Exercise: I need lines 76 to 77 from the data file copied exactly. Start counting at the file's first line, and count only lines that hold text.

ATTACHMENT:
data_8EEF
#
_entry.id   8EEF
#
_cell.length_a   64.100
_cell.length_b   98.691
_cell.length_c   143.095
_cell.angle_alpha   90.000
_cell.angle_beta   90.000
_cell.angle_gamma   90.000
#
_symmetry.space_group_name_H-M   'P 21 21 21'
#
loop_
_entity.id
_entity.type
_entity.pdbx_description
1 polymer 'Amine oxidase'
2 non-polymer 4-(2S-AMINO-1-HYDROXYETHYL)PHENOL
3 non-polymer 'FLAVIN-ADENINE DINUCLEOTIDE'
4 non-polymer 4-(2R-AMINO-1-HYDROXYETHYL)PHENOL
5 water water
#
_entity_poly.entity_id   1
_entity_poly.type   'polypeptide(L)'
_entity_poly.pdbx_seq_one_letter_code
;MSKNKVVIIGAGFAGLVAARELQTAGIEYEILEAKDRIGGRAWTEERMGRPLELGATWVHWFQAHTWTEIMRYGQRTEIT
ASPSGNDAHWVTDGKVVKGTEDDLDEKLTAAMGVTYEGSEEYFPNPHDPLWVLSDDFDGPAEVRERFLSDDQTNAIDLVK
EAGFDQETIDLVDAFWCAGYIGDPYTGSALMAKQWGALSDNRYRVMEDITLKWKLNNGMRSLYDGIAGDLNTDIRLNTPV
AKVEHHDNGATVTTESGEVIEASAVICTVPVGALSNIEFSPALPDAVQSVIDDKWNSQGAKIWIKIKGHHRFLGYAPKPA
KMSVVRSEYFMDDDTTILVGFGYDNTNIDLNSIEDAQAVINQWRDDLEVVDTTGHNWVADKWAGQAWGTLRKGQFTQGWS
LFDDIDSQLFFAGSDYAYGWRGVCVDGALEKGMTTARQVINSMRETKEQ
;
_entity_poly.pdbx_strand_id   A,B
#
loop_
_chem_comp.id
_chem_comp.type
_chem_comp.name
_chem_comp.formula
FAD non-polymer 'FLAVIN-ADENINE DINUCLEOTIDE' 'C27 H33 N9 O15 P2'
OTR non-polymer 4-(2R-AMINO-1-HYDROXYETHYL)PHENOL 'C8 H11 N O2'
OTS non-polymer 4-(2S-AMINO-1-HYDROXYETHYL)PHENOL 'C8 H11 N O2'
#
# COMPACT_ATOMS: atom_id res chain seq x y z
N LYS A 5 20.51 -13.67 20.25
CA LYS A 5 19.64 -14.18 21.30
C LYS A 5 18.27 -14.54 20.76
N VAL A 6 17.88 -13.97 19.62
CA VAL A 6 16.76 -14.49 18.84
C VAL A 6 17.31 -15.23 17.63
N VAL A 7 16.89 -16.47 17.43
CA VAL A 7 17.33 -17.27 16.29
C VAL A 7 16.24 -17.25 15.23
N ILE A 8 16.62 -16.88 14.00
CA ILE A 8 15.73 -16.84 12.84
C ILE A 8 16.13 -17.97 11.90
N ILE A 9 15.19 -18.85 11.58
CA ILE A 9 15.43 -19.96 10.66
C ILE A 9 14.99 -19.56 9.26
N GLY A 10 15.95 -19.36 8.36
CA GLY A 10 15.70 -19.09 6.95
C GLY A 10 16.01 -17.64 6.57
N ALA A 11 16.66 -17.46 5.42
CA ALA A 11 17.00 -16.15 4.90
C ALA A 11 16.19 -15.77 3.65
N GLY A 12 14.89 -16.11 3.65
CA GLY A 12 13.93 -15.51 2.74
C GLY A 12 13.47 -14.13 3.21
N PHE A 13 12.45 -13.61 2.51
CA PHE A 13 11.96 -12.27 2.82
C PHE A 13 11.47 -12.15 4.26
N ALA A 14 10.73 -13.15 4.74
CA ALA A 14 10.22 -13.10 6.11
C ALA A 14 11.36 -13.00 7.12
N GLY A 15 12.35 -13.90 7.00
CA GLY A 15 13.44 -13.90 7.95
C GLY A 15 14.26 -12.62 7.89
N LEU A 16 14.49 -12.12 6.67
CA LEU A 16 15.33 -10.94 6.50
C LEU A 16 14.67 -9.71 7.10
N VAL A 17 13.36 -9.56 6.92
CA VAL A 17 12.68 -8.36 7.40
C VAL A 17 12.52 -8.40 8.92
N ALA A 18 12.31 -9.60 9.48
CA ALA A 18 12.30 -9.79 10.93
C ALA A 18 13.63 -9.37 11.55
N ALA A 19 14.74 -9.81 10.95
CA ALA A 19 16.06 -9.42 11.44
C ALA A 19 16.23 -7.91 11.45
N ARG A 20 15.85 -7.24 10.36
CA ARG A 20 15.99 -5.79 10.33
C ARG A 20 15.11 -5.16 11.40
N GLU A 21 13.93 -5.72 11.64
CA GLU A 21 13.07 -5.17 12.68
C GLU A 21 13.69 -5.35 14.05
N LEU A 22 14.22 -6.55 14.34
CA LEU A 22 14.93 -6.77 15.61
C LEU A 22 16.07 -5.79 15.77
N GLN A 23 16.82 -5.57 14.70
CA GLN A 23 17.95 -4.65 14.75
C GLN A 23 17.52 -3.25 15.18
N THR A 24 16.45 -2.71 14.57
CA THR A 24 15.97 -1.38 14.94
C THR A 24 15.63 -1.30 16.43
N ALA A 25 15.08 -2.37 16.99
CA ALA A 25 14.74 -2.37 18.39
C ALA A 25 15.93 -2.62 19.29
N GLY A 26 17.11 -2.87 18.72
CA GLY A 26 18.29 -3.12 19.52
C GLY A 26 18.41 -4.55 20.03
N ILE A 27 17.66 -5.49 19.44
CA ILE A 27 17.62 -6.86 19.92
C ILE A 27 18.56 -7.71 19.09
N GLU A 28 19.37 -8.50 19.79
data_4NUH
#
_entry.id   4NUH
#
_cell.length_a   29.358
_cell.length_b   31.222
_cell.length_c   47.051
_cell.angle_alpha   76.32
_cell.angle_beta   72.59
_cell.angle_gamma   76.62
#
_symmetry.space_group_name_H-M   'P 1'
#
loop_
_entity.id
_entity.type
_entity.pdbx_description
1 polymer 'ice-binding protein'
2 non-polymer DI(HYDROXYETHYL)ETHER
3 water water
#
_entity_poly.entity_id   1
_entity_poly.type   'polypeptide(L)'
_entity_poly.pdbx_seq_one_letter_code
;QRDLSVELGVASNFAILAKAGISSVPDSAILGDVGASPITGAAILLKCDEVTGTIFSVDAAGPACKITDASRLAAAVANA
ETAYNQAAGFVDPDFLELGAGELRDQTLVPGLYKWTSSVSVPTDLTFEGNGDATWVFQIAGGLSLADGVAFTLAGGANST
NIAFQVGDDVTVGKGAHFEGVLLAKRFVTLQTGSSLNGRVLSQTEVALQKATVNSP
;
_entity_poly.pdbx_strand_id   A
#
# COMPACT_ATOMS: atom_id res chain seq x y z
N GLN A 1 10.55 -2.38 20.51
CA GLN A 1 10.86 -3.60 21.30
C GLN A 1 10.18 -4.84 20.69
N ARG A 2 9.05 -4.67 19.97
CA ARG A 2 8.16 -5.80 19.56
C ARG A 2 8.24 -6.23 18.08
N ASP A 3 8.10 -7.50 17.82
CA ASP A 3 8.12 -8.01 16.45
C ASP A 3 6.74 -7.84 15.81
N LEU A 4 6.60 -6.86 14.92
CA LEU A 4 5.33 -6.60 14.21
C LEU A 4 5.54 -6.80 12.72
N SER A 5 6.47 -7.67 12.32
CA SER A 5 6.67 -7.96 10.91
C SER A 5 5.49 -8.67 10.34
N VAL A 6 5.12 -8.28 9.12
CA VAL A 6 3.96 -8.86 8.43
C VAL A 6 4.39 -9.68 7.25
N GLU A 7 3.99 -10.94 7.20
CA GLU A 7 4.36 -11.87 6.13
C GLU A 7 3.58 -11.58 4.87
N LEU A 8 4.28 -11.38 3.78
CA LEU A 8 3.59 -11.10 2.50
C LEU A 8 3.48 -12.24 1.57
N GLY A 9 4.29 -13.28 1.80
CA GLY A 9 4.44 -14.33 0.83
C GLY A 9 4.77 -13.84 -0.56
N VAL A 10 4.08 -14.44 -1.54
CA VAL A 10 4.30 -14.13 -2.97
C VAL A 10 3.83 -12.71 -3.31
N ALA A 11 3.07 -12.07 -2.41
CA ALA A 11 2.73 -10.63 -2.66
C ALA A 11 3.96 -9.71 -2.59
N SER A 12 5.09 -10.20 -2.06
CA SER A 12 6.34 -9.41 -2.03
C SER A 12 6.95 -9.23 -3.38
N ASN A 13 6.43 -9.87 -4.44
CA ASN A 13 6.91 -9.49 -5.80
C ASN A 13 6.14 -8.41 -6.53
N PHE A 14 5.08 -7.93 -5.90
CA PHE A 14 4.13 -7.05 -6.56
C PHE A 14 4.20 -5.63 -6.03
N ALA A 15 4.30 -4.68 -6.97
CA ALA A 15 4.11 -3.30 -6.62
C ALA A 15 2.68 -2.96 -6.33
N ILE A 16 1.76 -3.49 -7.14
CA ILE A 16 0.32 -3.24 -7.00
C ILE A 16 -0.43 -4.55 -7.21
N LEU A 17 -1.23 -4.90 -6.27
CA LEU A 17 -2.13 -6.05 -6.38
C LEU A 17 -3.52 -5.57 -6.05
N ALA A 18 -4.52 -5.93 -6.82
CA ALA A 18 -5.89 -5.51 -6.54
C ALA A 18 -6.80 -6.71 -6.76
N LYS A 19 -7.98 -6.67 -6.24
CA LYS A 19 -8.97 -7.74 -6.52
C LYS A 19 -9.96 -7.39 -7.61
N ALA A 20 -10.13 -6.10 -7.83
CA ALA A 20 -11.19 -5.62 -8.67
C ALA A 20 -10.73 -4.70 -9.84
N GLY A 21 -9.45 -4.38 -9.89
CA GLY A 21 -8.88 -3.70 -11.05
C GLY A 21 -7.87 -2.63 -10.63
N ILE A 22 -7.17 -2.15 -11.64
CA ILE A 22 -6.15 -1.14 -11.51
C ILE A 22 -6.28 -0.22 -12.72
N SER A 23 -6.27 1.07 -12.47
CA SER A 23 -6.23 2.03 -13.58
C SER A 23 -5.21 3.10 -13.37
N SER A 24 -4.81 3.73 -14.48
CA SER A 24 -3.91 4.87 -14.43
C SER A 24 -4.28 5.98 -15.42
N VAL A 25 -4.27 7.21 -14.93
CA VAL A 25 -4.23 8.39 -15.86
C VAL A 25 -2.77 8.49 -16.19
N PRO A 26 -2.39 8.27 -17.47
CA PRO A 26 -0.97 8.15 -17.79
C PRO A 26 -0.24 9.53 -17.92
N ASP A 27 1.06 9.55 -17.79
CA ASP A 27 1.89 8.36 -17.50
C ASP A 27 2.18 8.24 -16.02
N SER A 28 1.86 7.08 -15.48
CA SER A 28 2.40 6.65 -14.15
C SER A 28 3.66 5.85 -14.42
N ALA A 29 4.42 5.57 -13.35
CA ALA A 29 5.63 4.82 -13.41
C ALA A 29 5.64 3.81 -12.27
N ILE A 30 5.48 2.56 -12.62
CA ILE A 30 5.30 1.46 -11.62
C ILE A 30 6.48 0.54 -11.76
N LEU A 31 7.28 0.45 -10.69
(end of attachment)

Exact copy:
N GLY A 15 12.35 -13.90 7.00
CA GLY A 15 13.44 -13.90 7.95